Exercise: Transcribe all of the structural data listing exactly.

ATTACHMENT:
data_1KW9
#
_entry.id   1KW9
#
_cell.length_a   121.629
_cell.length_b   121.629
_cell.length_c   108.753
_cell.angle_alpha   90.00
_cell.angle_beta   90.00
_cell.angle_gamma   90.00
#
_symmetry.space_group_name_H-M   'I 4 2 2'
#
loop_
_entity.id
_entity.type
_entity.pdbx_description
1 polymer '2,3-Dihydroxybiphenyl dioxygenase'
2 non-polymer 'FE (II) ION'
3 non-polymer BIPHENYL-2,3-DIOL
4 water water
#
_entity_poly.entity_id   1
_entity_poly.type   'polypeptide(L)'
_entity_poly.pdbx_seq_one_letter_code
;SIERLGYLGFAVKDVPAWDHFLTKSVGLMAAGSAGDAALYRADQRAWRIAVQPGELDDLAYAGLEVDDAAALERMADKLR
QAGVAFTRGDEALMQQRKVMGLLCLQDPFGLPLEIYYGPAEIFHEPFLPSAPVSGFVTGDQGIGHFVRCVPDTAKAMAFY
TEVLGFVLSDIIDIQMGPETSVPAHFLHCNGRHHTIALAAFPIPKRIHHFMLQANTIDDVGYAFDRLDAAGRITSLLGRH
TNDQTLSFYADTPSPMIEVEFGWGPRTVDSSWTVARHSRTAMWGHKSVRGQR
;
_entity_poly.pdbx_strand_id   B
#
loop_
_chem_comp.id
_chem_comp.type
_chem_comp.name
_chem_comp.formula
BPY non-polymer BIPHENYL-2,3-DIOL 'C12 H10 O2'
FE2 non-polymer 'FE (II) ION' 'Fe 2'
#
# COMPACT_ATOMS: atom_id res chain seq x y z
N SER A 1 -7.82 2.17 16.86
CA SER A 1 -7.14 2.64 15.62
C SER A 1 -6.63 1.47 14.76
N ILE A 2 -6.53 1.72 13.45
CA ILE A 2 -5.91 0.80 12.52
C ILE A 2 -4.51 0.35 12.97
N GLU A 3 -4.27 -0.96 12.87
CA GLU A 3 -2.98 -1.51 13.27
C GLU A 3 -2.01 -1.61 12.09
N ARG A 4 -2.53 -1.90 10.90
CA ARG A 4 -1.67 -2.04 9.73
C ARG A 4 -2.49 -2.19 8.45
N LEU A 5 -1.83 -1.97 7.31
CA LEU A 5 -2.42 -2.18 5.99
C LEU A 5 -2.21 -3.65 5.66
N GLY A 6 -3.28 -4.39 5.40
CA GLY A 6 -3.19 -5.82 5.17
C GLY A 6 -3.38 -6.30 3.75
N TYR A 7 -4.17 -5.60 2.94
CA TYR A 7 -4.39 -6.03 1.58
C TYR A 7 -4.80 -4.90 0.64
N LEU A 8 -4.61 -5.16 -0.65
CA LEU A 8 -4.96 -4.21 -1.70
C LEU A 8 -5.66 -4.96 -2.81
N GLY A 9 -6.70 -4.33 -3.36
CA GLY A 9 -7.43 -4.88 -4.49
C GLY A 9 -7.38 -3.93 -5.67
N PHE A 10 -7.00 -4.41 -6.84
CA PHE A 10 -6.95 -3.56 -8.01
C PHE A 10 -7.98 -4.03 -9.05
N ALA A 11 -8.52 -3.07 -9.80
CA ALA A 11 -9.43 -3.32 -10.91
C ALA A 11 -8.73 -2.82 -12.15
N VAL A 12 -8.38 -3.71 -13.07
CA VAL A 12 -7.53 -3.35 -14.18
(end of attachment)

data_1KW9
#
_entry.id   1KW9
#
_cell.length_a   121.629
_cell.length_b   121.629
_cell.length_c   108.753
_cell.angle_alpha   90.00
_cell.angle_beta   90.00
_cell.angle_gamma   90.00
#
_symmetry.space_group_name_H-M   'I 4 2 2'
#
loop_
_entity.id
_entity.type
_entity.pdbx_description
1 polymer '2,3-Dihydroxybiphenyl dioxygenase'
2 non-polymer 'FE (II) ION'
3 non-polymer BIPHENYL-2,3-DIOL
4 water water
#
_entity_poly.entity_id   1
_entity_poly.type   'polypeptide(L)'
_entity_poly.pdbx_seq_one_letter_code
;SIERLGYLGFAVKDVPAWDHFLTKSVGLMAAGSAGDAALYRADQRAWRIAVQPGELDDLAYAGLEVDDAAALERMADKLR
QAGVAFTRGDEALMQQRKVMGLLCLQDPFGLPLEIYYGPAEIFHEPFLPSAPVSGFVTGDQGIGHFVRCVPDTAKAMAFY
TEVLGFVLSDIIDIQMGPETSVPAHFLHCNGRHHTIALAAFPIPKRIHHFMLQANTIDDVGYAFDRLDAAGRITSLLGRH
TNDQTLSFYADTPSPMIEVEFGWGPRTVDSSWTVARHSRTAMWGHKSVRGQR
;
_entity_poly.pdbx_strand_id   B
#
loop_
_chem_comp.id
_chem_comp.type
_chem_comp.name
_chem_comp.formula
BPY non-polymer BIPHENYL-2,3-DIOL 'C12 H10 O2'
FE2 non-polymer 'FE (II) ION' 'Fe 2'
#
# COMPACT_ATOMS: atom_id res chain seq x y z
N SER A 1 -7.82 2.17 16.86
CA SER A 1 -7.14 2.64 15.62
C SER A 1 -6.63 1.47 14.76
N ILE A 2 -6.53 1.72 13.45
CA ILE A 2 -5.91 0.80 12.52
C ILE A 2 -4.51 0.35 12.97
N GLU A 3 -4.27 -0.96 12.87
CA GLU A 3 -2.98 -1.51 13.27
C GLU A 3 -2.01 -1.61 12.09
N ARG A 4 -2.53 -1.90 10.90
CA ARG A 4 -1.67 -2.04 9.73
C ARG A 4 -2.49 -2.19 8.45
N LEU A 5 -1.83 -1.97 7.31
CA LEU A 5 -2.42 -2.18 5.99
C LEU A 5 -2.21 -3.65 5.66
N GLY A 6 -3.28 -4.39 5.40
CA GLY A 6 -3.19 -5.82 5.17
C GLY A 6 -3.38 -6.30 3.75
N TYR A 7 -4.17 -5.60 2.94
CA TYR A 7 -4.39 -6.03 1.58
C TYR A 7 -4.80 -4.90 0.64
N LEU A 8 -4.61 -5.16 -0.65
CA LEU A 8 -4.96 -4.21 -1.70
C LEU A 8 -5.66 -4.96 -2.81
N GLY A 9 -6.70 -4.33 -3.36
CA GLY A 9 -7.43 -4.88 -4.49
C GLY A 9 -7.38 -3.93 -5.67
N PHE A 10 -7.00 -4.41 -6.84
CA PHE A 10 -6.95 -3.56 -8.01
C PHE A 10 -7.98 -4.03 -9.05
N ALA A 11 -8.52 -3.07 -9.80
CA ALA A 11 -9.43 -3.32 -10.91
C ALA A 11 -8.73 -2.82 -12.15
N VAL A 12 -8.38 -3.71 -13.07
CA VAL A 12 -7.53 -3.35 -14.18